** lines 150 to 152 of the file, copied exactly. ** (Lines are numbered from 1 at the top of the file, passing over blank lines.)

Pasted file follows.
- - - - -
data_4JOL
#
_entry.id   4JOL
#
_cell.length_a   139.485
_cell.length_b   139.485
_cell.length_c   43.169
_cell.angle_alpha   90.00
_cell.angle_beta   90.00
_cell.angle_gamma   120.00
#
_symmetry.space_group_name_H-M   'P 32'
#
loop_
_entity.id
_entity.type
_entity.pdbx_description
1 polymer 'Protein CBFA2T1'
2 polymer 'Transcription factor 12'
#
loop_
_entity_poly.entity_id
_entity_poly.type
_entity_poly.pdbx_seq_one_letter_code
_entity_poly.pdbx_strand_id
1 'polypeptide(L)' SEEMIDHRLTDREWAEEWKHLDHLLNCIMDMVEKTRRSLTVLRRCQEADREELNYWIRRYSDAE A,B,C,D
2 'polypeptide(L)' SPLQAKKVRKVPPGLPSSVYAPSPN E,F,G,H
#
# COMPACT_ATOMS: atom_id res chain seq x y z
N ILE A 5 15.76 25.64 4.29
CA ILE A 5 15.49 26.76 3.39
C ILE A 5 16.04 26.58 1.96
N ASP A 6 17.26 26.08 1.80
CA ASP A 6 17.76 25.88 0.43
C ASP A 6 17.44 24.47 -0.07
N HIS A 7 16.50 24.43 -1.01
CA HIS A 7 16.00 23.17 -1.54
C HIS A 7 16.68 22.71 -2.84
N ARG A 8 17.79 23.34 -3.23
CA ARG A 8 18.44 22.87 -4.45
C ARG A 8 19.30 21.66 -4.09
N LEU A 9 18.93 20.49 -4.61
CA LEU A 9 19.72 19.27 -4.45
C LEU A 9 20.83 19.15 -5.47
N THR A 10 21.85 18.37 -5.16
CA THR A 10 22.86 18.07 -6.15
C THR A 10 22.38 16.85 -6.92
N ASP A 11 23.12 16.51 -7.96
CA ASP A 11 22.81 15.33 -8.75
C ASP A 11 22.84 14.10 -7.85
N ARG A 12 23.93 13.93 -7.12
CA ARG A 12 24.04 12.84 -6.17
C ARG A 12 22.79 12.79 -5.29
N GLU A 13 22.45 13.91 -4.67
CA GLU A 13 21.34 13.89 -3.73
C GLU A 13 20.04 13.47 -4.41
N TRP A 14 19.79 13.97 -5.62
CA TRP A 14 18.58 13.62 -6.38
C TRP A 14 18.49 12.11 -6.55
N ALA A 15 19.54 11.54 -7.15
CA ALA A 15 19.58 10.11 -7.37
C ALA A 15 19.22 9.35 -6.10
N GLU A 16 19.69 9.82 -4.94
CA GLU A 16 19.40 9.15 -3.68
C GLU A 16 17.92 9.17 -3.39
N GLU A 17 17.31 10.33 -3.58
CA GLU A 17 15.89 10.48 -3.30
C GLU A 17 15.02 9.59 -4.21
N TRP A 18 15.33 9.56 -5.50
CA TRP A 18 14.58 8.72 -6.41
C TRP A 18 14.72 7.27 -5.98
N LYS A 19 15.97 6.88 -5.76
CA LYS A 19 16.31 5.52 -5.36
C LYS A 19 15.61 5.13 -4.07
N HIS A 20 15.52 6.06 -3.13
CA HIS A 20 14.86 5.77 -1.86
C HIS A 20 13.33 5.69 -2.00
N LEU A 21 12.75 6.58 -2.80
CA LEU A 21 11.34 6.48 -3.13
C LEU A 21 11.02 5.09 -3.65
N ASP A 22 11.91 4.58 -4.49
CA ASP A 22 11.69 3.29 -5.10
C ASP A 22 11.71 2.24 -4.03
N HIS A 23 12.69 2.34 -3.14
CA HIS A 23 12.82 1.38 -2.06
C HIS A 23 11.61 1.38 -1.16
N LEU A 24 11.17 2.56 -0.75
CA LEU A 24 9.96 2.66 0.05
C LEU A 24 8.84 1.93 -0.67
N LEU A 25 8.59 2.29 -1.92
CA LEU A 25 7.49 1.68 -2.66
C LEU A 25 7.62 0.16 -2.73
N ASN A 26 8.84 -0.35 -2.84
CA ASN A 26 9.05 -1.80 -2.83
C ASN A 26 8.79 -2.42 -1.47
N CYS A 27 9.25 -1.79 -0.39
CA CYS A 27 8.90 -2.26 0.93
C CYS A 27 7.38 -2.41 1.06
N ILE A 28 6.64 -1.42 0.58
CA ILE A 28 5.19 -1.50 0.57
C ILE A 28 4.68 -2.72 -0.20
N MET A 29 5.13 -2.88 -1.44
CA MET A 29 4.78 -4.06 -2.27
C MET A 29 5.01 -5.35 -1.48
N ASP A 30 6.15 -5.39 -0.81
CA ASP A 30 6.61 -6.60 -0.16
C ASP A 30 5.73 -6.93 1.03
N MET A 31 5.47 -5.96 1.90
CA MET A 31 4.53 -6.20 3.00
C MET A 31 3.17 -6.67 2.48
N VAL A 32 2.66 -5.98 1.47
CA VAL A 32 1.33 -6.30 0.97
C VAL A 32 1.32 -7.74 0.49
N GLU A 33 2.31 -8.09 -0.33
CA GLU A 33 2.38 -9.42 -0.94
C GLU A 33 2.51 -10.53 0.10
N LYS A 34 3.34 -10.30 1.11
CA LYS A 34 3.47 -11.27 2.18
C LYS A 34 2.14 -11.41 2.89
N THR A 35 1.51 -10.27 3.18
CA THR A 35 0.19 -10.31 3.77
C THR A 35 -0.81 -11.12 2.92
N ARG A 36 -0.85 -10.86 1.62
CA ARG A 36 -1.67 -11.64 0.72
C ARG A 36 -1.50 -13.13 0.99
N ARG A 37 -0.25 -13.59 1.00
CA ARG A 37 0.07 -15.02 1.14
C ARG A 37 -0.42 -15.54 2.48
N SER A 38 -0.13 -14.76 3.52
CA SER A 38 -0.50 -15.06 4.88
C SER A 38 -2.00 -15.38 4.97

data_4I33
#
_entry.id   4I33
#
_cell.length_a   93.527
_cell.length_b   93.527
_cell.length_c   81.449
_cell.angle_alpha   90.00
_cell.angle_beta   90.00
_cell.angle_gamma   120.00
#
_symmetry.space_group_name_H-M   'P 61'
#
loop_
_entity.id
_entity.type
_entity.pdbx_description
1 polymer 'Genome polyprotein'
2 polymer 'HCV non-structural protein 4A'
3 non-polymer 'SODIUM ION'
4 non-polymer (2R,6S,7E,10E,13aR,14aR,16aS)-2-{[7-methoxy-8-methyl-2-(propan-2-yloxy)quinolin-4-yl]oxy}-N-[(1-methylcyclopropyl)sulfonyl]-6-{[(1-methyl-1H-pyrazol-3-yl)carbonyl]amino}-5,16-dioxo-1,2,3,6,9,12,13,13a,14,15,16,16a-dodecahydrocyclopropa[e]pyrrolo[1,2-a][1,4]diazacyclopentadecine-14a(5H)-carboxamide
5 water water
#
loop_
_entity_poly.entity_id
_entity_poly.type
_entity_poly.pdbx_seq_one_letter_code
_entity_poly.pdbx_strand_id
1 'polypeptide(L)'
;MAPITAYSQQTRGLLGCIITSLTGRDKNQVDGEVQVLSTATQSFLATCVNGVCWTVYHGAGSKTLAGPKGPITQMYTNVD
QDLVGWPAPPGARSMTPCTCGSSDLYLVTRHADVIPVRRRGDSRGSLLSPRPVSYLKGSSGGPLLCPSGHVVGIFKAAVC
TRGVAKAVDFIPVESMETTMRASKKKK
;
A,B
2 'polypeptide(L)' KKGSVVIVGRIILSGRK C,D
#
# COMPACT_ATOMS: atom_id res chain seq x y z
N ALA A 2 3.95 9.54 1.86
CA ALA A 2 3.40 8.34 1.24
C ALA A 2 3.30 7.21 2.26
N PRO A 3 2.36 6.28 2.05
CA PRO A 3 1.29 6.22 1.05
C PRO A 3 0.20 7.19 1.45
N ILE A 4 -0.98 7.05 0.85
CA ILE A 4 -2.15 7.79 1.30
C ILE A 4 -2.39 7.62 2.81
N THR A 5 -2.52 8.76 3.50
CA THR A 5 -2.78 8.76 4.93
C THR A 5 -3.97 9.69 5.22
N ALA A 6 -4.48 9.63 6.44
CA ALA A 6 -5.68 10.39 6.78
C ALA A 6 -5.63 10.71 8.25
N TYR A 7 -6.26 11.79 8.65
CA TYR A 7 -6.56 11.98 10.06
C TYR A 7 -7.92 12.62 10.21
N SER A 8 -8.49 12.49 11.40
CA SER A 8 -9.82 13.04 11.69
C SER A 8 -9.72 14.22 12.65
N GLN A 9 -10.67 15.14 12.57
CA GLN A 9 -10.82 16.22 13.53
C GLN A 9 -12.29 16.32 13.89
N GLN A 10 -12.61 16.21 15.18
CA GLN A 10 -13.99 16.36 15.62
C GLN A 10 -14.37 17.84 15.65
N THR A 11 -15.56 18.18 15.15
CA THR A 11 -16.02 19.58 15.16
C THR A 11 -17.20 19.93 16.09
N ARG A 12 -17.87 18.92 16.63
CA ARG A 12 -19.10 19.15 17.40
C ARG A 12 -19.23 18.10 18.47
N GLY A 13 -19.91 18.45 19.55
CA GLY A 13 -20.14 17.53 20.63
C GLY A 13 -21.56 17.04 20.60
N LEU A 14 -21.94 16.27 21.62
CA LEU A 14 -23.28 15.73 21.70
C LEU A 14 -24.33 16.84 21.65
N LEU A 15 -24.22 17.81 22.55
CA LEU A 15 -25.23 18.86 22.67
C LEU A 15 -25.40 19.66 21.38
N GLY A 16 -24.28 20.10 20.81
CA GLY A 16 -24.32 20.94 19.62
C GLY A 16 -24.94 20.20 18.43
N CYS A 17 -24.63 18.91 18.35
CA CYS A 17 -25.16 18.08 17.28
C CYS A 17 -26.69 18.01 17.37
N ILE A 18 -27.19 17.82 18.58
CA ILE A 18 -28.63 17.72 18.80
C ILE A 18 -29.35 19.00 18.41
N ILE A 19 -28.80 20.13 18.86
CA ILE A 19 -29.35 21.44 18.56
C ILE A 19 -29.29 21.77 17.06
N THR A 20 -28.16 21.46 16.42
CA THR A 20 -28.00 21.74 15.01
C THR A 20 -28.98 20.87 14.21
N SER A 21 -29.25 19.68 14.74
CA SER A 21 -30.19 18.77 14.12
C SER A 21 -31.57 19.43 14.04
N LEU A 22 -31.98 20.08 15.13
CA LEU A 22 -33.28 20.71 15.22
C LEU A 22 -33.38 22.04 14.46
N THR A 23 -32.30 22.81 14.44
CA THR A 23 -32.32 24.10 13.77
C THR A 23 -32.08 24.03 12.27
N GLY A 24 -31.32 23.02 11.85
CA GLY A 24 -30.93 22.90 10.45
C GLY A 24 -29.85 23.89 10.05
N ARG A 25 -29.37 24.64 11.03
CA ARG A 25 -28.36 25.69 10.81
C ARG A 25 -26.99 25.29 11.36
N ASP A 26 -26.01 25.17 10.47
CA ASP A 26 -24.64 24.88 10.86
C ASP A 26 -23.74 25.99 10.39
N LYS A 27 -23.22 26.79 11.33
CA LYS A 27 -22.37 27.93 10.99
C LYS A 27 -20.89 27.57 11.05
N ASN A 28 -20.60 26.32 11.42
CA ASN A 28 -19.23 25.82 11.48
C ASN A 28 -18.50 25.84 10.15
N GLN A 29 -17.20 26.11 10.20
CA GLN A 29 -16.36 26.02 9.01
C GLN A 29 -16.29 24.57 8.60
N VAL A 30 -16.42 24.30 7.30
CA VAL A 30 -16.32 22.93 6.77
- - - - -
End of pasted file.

2 polymer 'HCV non-structural protein 4A'
3 non-polymer 'SODIUM ION'
4 non-polymer (2R,6S,7E,10E,13aR,14aR,16aS)-2-{[7-methoxy-8-methyl-2-(propan-2-yloxy)quinolin-4-yl]oxy}-N-[(1-methylcyclopropyl)sulfonyl]-6-{[(1-methyl-1H-pyrazol-3-yl)carbonyl]amino}-5,16-dioxo-1,2,3,6,9,12,13,13a,14,15,16,16a-dodecahydrocyclopropa[e]pyrrolo[1,2-a][1,4]diazacyclopentadecine-14a(5H)-carboxamide